Should I take an Off Season?
As athletes we get to that time in the year when all races have been raced and we are in our 'off season'. However, for most of us we notice the only thing that changes is that we have said we are taking an off season. Is that change in approach sufficient? Or should we be more strict on taking time out? Here we discuss the benefits of taking time out and how an off-season can help you to peak higher than you have before.
As a Coach, common questions that athletes pose are: why should I take an off season and if I do won't I lose my fitness? This
explains that like a normal holiday, you do actually need a break from training to avoid all the same issues you experience from your work! This blog will look into why you should have a designated period of time out.
Why should I take an off season?
Let's flip that question on it's head...Why do you want (or
) to keep training? If you have trained correctly for your event, then you should have peaked successfully for your race. (Congratulations!) So there is an element of physical recovery that you will be aware of (it hurts to go up and down stairs!). However, as well as the physical fatigue, there is both the mental fatigue and also the build up of psychological pressure from training that need to be addressed. Your central nervous system can take many times the duration that you musculoskeletal system takes to recover. Anyone who can remember the deep fatigue after a large set of exams or the culmination of a project can understand the mental effort required to complete something big and important.
Just to clarify, we aren't saying be a couch potato, its easier to stay athletic and keep moving a little bit before rebuilding than it is to stop completely and restart from a position of rest.
Here are just a few reasons to take some time out:
- – Rest
- – Work on limiters or skills you need without the pressure of racing
- – Develop your physical systems
- – Rebuild immune system
- – Focus on weight loss if this is a performance limiter
- – Increase fat percentage slightly out of 'race weight'
- – Refocus on strength and conditioning
- – Recover mentally
- – Spend time with people you have neglected (slightly while training)
- – Avoid burnout
Won't I lose my fitness?
Yes you will lose some fitness. You are correct. However, the question has to be rephrased to: Will I be able to get my fitness back? And the answer to that is an emphatic yes! You can't reach a peak unless you come from a valley. In other words. If you are consistently training and never having time off, your respective peaks won't be quite as impressive.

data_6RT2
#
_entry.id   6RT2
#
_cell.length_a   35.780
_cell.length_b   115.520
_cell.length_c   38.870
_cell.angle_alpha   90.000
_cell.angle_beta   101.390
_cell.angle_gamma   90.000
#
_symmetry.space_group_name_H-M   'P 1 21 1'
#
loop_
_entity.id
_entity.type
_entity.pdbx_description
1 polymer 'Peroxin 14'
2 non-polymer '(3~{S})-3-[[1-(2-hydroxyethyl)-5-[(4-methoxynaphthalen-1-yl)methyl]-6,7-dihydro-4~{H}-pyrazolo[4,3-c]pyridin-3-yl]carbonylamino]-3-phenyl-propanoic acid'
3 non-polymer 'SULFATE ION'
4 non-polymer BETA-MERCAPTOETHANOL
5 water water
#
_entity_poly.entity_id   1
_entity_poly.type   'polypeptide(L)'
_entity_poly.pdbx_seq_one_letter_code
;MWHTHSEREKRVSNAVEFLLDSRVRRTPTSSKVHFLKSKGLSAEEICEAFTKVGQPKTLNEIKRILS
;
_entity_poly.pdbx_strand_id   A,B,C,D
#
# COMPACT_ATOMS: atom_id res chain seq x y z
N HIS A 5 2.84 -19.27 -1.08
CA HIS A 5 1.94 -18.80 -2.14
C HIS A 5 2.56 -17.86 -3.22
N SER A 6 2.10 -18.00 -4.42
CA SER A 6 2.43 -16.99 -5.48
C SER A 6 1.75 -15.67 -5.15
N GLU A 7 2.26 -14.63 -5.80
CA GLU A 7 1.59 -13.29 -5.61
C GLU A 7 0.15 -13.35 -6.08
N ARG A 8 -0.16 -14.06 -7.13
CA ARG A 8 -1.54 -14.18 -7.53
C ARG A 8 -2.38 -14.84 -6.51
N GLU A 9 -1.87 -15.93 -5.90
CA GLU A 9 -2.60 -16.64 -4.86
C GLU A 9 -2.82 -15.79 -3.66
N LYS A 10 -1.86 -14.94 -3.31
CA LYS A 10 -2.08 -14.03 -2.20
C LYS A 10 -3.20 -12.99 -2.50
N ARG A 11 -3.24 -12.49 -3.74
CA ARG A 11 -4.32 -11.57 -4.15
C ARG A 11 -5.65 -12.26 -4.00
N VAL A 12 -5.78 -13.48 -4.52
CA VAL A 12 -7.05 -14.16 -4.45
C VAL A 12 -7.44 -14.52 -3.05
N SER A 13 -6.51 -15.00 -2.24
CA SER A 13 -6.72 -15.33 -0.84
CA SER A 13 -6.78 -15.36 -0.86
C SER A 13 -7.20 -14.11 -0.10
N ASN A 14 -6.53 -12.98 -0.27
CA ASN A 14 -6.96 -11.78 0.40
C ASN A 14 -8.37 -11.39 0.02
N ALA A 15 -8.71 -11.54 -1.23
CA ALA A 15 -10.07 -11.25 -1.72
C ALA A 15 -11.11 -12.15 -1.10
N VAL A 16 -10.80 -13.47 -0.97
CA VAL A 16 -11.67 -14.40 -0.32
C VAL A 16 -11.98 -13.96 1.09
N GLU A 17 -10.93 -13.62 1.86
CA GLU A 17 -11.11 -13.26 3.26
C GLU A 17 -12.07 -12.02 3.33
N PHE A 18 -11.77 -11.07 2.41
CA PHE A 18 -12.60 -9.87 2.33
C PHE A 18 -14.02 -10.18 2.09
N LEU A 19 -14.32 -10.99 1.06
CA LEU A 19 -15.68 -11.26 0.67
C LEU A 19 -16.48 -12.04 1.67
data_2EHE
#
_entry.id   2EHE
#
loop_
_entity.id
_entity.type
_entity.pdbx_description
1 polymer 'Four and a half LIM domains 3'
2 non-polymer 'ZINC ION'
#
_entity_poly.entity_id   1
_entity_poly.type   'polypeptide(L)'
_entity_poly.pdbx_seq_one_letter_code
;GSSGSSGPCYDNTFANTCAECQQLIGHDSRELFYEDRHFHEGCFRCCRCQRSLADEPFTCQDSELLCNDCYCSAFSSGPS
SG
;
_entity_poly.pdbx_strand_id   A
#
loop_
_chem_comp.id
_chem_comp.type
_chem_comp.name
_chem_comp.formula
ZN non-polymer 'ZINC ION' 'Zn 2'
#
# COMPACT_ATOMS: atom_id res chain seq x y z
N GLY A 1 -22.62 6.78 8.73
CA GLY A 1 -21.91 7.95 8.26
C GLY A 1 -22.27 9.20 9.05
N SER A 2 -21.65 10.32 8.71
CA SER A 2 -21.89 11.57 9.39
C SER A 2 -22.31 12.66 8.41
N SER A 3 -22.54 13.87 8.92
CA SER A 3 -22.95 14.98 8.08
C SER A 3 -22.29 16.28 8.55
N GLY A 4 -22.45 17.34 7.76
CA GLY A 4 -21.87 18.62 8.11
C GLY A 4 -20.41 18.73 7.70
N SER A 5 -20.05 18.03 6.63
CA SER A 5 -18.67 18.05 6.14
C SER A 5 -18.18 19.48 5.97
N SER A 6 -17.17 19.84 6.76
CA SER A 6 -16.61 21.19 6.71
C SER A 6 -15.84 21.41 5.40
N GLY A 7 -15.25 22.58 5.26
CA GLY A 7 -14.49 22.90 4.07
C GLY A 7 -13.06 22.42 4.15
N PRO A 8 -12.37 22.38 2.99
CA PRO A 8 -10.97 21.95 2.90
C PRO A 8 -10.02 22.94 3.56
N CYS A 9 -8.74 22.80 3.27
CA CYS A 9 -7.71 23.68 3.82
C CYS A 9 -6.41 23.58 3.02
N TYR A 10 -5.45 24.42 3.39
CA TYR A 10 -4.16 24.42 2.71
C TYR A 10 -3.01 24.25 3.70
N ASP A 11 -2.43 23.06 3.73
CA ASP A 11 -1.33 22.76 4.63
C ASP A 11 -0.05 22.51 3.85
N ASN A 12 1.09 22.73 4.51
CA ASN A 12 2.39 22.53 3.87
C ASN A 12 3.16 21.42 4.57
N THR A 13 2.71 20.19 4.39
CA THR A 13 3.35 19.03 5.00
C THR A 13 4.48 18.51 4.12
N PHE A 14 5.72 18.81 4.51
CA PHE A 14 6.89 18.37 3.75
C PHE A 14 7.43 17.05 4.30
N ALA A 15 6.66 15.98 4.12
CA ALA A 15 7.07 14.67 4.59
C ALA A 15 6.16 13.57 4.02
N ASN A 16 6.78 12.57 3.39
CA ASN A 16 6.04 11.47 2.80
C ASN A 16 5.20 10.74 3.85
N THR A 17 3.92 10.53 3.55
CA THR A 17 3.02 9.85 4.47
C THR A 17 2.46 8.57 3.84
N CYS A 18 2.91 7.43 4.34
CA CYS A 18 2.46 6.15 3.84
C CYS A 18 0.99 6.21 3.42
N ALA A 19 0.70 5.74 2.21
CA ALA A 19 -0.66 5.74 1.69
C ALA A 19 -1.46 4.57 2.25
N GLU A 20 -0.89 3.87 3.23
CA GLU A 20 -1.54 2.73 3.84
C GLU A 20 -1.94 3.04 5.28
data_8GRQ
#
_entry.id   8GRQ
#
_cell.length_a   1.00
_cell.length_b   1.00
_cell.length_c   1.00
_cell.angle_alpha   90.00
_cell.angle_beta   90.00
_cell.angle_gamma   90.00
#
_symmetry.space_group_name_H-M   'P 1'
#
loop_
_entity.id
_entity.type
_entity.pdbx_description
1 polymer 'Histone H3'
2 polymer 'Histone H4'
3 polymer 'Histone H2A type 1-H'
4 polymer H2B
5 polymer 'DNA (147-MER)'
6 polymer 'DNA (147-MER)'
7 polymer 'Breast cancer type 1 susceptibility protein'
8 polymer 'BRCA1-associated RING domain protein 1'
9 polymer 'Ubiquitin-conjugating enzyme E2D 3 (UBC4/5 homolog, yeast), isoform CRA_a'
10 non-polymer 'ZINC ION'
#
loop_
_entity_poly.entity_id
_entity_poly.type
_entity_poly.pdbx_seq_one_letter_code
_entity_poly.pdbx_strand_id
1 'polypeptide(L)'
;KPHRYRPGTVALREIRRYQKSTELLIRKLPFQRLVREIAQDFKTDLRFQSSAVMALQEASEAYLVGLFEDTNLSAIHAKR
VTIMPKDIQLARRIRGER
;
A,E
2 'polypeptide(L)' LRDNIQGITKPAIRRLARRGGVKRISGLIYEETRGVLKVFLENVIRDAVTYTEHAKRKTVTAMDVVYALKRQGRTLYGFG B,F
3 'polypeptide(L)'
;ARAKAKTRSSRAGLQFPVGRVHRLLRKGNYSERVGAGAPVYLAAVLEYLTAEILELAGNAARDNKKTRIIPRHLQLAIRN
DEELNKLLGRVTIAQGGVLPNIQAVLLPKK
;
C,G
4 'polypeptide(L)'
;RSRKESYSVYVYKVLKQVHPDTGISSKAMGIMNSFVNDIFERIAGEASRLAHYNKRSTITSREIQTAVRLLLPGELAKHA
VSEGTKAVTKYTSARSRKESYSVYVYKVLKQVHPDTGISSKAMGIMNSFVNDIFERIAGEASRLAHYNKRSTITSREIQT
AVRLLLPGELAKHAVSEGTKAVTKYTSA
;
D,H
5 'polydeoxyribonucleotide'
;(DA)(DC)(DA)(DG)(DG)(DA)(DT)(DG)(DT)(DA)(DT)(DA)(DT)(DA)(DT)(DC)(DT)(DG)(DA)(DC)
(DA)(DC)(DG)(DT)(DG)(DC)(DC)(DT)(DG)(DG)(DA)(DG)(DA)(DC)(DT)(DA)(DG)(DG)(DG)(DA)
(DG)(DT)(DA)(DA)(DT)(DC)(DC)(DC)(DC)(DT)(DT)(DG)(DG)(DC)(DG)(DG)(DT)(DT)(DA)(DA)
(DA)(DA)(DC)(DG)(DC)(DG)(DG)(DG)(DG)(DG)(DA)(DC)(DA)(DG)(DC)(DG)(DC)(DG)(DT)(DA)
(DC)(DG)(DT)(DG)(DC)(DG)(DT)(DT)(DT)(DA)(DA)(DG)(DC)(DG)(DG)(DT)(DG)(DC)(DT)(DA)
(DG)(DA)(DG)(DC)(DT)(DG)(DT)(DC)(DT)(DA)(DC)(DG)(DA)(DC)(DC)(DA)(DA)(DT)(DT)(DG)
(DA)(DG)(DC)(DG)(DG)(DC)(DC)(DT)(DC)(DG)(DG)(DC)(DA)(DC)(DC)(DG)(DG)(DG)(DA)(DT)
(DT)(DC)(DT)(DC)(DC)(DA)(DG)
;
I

I am going to use a case study here of someone at the extreme end of the training spectrum, Ollie Stoten (read about his epic year
). Ollie took about six months out of training for ultra marathons in 2016 which was an unbelievably successful year (several podiums and course records) in order to focus on preparing for his expedition across the South Pole. I enclose his Performance Management Chart for running only below. You can see between November and January where he did no training between his two runs – he was actually pulling a sled across the Antarctic, so he was essentially cross training. However, this left him in a sorry state. He was heavier than that time in the year, had no running mechanics, (all his movement was XC skiing focussed) he had tendonitis and was injured. This was hardly his normal starting point for the season. In true Ollie Stoten fashion, his first run back from his time off was the Antarctic Marathon - just because it was there!
Ollie Stoten took almost six months out of competitive running and two months with no running at all.
Despite starting his training with a marathon, we followed a very gradual protocol to allow him to recover, come down from the high of doing such an amazing achievement, socialise with friends and family, get back into work, shift some of the weight he had put on for the expedition and importantly for him, prepare himself to go back to running ultra marathons. As you can see the consistency we had this season was better than anything we could have ever dreamed of from February through to July. He out-performed himself over his distance racing and all from no run training at all. He was hungry to run again, he was determined to be consistent and fundamentally he was fresh. You could think of this as he trained 'tapered'!
It is so very unusual to see an athlete start from this low level of training in a sport but as you can see this made no difference to what he was able to achieve, in fact it probably meant that by having such a large amount of time away from running he actually did better than he would have done by not having a break from running at all!